Learning GruntJS : Part 2 – Manage JavaScript Tasks

Earlier we have seen how to get started with GruntJs. This tutorial will teach you how to use Grunt for managing JavaScript tasks. We will go through a number if useful Grunt plugins for managing JavaScript tasks using GruntJs

In this series of articles we will learn Grunt basics and also explore a number of important Grunt plugins to automate your front-end workflow. This series covers following tutorials on GruntJs:

1. Learning GruntJs:Part 1 – Getting Started with GruntJs
2. Learning GruntJs:Part 2 – Manage JavaScript Tasks
3. Learning GruntJs:Part 3 – Manage CSS Tasks
4. Learning GruntJs:Part 4 – Some Useful Grunt Plugins

Grunt Concat task

Concat task allows us to concatenate more than one files into a single file. Concatenation is important when we have our JavaScript code written in multiple files. Loading multiple file can be slow down the loading of web pages. So it is always better to concat multiple files into a single file which can be then used in production.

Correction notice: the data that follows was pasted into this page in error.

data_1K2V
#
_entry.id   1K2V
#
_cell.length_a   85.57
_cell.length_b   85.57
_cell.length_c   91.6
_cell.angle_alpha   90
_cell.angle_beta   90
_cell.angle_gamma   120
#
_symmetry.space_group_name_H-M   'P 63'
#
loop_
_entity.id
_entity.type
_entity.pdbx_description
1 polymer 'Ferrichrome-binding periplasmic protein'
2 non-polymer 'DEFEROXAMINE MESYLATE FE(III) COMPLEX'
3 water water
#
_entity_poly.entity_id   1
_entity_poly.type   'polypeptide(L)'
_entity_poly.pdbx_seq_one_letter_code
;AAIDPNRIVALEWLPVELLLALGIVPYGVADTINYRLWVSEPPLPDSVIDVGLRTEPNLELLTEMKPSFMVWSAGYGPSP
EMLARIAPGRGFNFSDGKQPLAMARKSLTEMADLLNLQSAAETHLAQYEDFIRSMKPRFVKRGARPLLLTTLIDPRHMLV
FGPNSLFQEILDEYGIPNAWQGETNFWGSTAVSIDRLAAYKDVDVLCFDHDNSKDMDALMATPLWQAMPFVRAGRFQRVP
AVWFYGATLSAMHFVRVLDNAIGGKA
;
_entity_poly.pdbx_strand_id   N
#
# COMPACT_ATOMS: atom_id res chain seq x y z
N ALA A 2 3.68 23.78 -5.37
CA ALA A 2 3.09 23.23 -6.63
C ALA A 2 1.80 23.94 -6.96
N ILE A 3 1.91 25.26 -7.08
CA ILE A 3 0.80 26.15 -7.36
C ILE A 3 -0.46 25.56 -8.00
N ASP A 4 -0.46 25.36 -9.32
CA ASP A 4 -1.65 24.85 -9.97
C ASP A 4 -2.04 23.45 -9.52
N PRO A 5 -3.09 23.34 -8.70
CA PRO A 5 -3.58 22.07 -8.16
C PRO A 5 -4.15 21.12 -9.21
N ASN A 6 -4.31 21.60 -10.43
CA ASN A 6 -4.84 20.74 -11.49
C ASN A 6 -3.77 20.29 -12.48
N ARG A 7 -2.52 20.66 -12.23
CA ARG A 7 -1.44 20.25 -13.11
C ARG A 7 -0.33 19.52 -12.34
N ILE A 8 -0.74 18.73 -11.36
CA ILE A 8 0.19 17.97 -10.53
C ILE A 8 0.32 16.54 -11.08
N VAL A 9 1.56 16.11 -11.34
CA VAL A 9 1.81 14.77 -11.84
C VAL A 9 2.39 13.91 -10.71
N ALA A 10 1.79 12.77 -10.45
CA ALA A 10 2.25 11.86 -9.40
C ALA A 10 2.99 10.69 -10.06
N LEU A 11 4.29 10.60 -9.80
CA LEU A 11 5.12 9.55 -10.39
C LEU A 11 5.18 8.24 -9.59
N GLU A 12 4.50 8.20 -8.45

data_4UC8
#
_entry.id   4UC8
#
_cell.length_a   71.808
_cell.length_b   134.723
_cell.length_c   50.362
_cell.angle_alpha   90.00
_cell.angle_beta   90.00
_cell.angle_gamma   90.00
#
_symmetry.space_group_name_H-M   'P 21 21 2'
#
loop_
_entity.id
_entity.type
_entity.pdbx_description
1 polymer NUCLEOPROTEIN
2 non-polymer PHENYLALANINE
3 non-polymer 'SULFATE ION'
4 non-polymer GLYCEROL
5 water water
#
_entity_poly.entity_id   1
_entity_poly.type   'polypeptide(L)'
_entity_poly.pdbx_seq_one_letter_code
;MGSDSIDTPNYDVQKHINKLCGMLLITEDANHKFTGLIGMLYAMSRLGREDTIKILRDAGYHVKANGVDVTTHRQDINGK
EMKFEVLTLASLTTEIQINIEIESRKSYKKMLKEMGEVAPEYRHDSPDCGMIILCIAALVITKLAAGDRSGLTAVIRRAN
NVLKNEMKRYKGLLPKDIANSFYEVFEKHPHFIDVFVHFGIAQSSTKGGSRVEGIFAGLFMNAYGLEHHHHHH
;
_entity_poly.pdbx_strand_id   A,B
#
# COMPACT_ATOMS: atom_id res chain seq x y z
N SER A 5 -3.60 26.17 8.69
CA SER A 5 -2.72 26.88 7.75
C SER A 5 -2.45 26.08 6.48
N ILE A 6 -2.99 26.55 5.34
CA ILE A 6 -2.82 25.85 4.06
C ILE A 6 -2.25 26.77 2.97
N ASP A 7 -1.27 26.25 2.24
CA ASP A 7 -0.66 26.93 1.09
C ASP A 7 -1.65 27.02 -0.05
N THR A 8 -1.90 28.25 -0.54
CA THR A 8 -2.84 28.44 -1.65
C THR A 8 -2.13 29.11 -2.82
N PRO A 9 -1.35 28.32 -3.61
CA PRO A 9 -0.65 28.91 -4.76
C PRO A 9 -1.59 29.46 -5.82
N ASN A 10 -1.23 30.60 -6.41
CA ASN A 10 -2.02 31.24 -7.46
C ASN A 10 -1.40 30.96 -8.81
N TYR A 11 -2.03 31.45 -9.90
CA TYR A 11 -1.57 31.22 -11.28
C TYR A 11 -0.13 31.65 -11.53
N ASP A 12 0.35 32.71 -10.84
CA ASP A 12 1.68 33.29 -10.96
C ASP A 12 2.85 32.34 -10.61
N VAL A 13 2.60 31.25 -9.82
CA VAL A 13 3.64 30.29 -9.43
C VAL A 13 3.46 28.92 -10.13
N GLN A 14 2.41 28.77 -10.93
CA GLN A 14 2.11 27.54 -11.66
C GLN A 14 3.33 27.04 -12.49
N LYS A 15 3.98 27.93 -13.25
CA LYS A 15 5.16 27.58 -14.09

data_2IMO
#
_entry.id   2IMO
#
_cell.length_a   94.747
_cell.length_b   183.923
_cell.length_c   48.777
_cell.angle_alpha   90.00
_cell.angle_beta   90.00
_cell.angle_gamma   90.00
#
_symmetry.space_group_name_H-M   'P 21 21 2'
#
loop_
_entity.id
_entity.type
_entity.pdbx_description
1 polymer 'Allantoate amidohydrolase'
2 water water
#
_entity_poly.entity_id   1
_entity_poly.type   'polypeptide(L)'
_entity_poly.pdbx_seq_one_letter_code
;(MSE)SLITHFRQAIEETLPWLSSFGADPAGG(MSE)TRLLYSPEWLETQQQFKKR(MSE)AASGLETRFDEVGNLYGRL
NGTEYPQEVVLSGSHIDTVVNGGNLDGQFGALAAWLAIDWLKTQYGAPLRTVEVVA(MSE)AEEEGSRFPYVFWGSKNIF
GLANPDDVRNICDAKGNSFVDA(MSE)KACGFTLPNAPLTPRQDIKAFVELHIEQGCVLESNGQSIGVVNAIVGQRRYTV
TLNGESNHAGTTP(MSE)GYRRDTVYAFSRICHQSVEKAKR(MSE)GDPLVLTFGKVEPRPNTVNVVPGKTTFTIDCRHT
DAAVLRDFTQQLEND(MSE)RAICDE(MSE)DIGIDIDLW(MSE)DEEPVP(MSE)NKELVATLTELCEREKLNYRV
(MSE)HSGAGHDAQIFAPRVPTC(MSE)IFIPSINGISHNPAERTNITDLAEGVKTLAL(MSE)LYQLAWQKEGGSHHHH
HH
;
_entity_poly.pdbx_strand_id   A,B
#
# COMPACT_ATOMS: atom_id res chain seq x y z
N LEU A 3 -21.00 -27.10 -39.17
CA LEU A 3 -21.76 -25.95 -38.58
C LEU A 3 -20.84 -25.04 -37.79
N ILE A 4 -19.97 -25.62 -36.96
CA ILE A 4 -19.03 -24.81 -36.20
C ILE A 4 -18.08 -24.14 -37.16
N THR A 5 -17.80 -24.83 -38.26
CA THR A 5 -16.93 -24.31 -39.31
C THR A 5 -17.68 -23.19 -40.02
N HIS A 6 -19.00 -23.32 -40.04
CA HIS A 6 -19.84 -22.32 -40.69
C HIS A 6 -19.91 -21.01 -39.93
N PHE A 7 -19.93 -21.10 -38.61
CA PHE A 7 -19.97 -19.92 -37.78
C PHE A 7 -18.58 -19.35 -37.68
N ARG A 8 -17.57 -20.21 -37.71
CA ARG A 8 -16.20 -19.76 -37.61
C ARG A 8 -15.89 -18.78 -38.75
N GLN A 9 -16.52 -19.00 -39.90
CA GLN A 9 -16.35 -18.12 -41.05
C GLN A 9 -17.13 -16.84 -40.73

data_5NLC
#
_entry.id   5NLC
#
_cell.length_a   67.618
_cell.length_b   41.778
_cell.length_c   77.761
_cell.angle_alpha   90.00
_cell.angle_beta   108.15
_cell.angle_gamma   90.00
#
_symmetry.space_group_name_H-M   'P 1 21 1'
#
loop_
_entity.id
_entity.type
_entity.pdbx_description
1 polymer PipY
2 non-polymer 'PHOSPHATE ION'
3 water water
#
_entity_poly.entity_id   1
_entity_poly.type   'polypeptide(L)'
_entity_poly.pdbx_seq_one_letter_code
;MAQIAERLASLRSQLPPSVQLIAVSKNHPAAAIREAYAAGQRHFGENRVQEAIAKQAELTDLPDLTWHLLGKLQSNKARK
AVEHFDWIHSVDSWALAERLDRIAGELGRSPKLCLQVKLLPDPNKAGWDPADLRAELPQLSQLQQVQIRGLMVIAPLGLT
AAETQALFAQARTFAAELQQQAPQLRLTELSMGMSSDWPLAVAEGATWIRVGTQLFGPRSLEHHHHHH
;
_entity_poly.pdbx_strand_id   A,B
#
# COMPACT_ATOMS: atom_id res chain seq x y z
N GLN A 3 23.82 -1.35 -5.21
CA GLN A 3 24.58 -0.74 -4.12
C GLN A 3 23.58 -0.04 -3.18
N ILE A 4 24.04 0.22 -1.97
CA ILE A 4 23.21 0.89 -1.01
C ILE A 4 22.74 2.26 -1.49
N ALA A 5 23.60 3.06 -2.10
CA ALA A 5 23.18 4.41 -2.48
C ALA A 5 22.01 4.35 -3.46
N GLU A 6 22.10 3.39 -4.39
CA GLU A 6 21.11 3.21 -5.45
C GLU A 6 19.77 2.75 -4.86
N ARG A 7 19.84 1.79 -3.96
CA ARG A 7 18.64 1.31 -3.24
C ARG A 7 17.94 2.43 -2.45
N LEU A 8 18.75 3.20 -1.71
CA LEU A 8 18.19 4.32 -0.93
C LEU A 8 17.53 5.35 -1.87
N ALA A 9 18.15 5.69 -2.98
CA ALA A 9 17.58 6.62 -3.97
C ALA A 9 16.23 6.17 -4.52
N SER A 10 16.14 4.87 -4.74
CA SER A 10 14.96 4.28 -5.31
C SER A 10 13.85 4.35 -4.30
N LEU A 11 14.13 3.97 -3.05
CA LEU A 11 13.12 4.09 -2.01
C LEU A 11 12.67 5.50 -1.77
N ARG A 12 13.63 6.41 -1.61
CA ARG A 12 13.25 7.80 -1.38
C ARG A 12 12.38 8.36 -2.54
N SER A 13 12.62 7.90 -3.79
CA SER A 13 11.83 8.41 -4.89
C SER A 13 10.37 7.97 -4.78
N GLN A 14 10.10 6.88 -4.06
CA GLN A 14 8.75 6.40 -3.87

Install Grunt Concat

$ npm install grunt-contrib-concat --save-dev

Once the plugin has been installed, it may be enabled inside your Gruntfile with this line of JavaScript:

grunt.loadNpmTasks('grunt-contrib-concat');

Configure Concat Task

In your Gruntfile you can configure the concat task as below:

// Gruntfile.js
module.exports = function(grunt) {
  grunt.initConfig({
    pkg: grunt.file.readJSON('package.json'),
    concat: {
      options: {
        separator: ';',
        banner: '/*! <%= pkg.name %> - v<%= pkg.version %> - ' + '<%= grunt.template.today("yyyy-mm-dd") %> */',
      },
      dist: {
        src: ['app/javascript/main.js', 'app/javascript/forms.js'],
        dest: 'app/dist/built.js',
      },
    },
  });

  // Load the plugin that provides the "concat" task.
  grunt.loadNpmTasks("grunt-contrib-concat");